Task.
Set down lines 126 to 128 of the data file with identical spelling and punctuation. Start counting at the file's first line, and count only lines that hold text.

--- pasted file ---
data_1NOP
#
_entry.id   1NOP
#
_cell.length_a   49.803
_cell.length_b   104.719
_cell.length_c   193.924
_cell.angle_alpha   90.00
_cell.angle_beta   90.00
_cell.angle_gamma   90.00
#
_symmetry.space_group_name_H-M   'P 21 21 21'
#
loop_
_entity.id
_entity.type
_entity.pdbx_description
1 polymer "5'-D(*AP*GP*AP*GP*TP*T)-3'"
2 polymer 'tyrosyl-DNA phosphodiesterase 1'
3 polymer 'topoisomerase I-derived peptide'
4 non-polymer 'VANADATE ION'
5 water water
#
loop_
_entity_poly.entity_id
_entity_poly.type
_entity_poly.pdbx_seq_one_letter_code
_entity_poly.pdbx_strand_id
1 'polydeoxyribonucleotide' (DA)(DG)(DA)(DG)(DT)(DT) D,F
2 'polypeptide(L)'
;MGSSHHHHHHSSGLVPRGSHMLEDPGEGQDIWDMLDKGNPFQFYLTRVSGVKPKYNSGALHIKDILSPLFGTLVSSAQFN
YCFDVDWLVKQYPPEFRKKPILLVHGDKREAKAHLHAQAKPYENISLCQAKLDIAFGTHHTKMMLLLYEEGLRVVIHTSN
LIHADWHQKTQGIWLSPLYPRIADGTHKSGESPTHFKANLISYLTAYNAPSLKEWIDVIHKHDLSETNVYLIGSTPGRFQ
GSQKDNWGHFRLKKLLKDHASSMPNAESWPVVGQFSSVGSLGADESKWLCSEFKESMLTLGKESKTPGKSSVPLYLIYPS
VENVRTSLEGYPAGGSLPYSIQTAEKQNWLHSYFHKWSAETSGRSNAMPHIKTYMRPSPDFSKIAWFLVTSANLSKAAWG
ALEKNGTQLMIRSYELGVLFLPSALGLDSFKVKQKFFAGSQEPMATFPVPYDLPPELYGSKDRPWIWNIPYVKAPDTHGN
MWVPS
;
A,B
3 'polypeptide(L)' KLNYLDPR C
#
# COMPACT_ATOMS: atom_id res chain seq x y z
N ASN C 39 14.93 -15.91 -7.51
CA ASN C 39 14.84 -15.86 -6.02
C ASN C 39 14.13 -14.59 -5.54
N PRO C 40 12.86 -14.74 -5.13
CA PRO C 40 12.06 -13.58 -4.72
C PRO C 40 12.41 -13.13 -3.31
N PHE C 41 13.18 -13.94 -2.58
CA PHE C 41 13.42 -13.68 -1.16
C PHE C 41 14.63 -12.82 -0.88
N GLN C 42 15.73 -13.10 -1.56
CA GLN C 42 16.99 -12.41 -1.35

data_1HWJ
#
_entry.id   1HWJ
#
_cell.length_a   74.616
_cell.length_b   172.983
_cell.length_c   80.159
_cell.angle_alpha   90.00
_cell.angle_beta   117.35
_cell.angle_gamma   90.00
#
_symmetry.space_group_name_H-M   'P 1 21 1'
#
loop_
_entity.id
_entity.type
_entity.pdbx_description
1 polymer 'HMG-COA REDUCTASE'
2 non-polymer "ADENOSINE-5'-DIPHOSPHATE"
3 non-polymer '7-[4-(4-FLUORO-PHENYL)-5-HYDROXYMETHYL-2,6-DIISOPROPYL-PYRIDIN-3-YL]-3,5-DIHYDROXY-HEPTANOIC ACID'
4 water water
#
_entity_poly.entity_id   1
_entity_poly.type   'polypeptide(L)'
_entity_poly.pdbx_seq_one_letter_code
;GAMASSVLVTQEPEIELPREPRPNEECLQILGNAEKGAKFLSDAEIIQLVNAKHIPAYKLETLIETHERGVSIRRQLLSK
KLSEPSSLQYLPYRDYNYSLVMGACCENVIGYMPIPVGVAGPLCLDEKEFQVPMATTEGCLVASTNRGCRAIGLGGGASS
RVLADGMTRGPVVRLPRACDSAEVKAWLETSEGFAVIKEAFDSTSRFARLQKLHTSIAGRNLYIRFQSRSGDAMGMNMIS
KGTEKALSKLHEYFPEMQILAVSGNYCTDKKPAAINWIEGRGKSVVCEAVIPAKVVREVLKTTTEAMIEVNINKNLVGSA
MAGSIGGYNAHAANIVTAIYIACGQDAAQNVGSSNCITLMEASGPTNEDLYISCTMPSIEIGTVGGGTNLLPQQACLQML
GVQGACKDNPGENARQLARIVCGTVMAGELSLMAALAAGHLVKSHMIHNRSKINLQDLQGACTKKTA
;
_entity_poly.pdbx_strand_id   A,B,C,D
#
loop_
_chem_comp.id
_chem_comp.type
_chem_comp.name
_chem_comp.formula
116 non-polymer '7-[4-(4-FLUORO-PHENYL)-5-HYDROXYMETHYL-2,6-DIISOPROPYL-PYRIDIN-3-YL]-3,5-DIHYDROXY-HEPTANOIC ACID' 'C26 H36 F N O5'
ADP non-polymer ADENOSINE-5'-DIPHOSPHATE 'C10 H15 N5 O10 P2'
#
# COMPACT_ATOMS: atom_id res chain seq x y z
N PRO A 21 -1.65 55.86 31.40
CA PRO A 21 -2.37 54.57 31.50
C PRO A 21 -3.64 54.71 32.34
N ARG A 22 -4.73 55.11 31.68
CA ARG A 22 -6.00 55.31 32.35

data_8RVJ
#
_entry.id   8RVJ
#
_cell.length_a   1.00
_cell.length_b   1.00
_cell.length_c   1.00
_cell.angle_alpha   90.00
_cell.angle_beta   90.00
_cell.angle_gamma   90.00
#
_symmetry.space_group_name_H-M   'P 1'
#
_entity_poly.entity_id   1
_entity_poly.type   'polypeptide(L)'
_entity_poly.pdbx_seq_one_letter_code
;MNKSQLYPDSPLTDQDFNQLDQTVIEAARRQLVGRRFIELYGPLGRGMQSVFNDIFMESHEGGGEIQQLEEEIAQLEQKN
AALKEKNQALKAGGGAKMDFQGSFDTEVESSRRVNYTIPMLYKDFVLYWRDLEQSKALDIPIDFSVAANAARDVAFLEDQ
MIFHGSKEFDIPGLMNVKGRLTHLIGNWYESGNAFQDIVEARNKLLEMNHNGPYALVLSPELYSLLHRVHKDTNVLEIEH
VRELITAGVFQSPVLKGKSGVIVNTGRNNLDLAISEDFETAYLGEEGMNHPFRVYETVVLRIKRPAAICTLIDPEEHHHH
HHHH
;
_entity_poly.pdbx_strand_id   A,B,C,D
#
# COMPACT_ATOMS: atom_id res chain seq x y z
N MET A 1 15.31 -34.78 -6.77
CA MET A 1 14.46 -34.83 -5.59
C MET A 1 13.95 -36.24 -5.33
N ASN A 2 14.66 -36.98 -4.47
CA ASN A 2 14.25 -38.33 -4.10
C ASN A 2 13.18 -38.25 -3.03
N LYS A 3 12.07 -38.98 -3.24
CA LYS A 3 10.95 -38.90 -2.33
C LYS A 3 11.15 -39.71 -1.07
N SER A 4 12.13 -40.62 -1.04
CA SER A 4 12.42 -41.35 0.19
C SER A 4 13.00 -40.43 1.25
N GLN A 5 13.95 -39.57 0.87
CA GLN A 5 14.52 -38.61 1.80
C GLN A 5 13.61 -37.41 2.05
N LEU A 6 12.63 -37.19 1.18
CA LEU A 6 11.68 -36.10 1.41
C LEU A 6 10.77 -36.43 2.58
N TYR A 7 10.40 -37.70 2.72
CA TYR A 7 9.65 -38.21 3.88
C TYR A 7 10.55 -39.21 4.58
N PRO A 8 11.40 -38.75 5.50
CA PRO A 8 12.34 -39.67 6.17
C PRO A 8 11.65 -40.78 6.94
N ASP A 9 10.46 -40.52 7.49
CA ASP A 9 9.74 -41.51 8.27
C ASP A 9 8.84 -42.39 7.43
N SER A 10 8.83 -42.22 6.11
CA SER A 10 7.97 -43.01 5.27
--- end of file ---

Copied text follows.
# COMPACT_ATOMS: atom_id res chain seq x y z
N MET A 1 15.31 -34.78 -6.77
CA MET A 1 14.46 -34.83 -5.59